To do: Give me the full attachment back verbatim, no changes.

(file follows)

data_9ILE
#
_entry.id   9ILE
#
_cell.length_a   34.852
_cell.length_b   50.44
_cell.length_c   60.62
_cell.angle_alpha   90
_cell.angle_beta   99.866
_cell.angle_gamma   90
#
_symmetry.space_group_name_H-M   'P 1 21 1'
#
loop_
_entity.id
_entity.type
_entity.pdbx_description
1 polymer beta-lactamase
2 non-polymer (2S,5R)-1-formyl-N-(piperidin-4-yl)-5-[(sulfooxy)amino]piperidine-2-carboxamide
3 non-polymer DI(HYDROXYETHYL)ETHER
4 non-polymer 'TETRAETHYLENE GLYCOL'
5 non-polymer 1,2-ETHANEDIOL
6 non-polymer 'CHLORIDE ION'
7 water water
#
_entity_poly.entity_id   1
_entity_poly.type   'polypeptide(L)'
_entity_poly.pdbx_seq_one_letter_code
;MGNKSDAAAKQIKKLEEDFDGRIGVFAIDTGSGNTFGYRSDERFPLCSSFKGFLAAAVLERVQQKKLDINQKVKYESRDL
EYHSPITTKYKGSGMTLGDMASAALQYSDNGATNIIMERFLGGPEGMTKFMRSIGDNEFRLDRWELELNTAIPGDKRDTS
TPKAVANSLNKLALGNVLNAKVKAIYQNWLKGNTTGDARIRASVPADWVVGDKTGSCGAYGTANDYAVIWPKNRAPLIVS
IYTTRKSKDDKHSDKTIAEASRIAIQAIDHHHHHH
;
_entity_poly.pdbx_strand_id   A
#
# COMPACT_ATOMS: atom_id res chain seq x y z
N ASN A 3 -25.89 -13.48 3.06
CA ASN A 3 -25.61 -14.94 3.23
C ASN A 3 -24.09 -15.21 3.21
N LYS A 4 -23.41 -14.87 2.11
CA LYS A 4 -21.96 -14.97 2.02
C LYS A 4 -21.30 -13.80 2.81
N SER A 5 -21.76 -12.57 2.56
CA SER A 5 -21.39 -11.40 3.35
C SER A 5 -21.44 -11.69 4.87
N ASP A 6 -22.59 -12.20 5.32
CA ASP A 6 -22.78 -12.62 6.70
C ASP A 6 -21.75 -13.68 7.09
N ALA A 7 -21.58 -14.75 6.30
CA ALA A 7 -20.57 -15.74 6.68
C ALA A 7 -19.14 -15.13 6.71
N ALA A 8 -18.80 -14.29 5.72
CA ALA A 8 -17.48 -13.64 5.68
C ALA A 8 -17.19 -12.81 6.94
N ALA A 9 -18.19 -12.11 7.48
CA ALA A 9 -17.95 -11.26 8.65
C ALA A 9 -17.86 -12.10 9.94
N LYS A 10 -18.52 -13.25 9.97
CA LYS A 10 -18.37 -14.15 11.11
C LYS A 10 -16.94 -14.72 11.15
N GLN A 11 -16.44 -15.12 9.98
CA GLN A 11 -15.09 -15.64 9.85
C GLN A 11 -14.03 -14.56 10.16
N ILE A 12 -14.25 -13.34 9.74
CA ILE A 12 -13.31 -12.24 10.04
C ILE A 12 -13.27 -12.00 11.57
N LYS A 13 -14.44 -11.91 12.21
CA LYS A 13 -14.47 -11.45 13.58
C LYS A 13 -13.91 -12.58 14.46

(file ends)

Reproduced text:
data_9ILE
#
_entry.id   9ILE
#
_cell.length_a   34.852
_cell.length_b   50.44
_cell.length_c   60.62
_cell.angle_alpha   90
_cell.angle_beta   99.866
_cell.angle_gamma   90
#
_symmetry.space_group_name_H-M   'P 1 21 1'
#
loop_
_entity.id
_entity.type
_entity.pdbx_description
1 polymer beta-lactamase
2 non-polymer (2S,5R)-1-formyl-N-(piperidin-4-yl)-5-[(sulfooxy)amino]piperidine-2-carboxamide
3 non-polymer DI(HYDROXYETHYL)ETHER
4 non-polymer 'TETRAETHYLENE GLYCOL'
5 non-polymer 1,2-ETHANEDIOL
6 non-polymer 'CHLORIDE ION'
7 water water
#
_entity_poly.entity_id   1
_entity_poly.type   'polypeptide(L)'
_entity_poly.pdbx_seq_one_letter_code
;MGNKSDAAAKQIKKLEEDFDGRIGVFAIDTGSGNTFGYRSDERFPLCSSFKGFLAAAVLERVQQKKLDINQKVKYESRDL
EYHSPITTKYKGSGMTLGDMASAALQYSDNGATNIIMERFLGGPEGMTKFMRSIGDNEFRLDRWELELNTAIPGDKRDTS
TPKAVANSLNKLALGNVLNAKVKAIYQNWLKGNTTGDARIRASVPADWVVGDKTGSCGAYGTANDYAVIWPKNRAPLIVS
IYTTRKSKDDKHSDKTIAEASRIAIQAIDHHHHHH
;
_entity_poly.pdbx_strand_id   A
#
# COMPACT_ATOMS: atom_id res chain seq x y z
N ASN A 3 -25.89 -13.48 3.06
CA ASN A 3 -25.61 -14.94 3.23
C ASN A 3 -24.09 -15.21 3.21
N LYS A 4 -23.41 -14.87 2.11
CA LYS A 4 -21.96 -14.97 2.02
C LYS A 4 -21.30 -13.80 2.81
N SER A 5 -21.76 -12.57 2.56
CA SER A 5 -21.39 -11.40 3.35
C SER A 5 -21.44 -11.69 4.87
N ASP A 6 -22.59 -12.20 5.32
CA ASP A 6 -22.78 -12.62 6.70
C ASP A 6 -21.75 -13.68 7.09
N ALA A 7 -21.58 -14.75 6.30
CA ALA A 7 -20.57 -15.74 6.68
C ALA A 7 -19.14 -15.13 6.71
N ALA A 8 -18.80 -14.29 5.72
CA ALA A 8 -17.48 -13.64 5.68
C ALA A 8 -17.19 -12.81 6.94
N ALA A 9 -18.19 -12.11 7.48
CA ALA A 9 -17.95 -11.26 8.65
C ALA A 9 -17.86 -12.10 9.94
N LYS A 10 -18.52 -13.25 9.97
CA LYS A 10 -18.37 -14.15 11.11
C LYS A 10 -16.94 -14.72 11.15
N GLN A 11 -16.44 -15.12 9.98
CA GLN A 11 -15.09 -15.64 9.85
C GLN A 11 -14.03 -14.56 10.16
N ILE A 12 -14.25 -13.34 9.74
CA ILE A 12 -13.31 -12.24 10.04
C ILE A 12 -13.27 -12.00 11.57
N LYS A 13 -14.44 -11.91 12.21
CA LYS A 13 -14.47 -11.45 13.58
C LYS A 13 -13.91 -12.58 14.46